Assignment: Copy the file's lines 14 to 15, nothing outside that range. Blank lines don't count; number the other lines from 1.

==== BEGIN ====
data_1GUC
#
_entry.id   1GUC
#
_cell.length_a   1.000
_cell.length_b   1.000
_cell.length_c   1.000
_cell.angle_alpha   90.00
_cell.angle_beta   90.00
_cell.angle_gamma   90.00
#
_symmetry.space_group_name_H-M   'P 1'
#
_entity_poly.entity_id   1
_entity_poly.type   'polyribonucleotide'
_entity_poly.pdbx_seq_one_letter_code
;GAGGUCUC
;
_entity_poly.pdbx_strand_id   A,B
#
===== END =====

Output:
_entity_poly.entity_id   1
_entity_poly.type   'polyribonucleotide'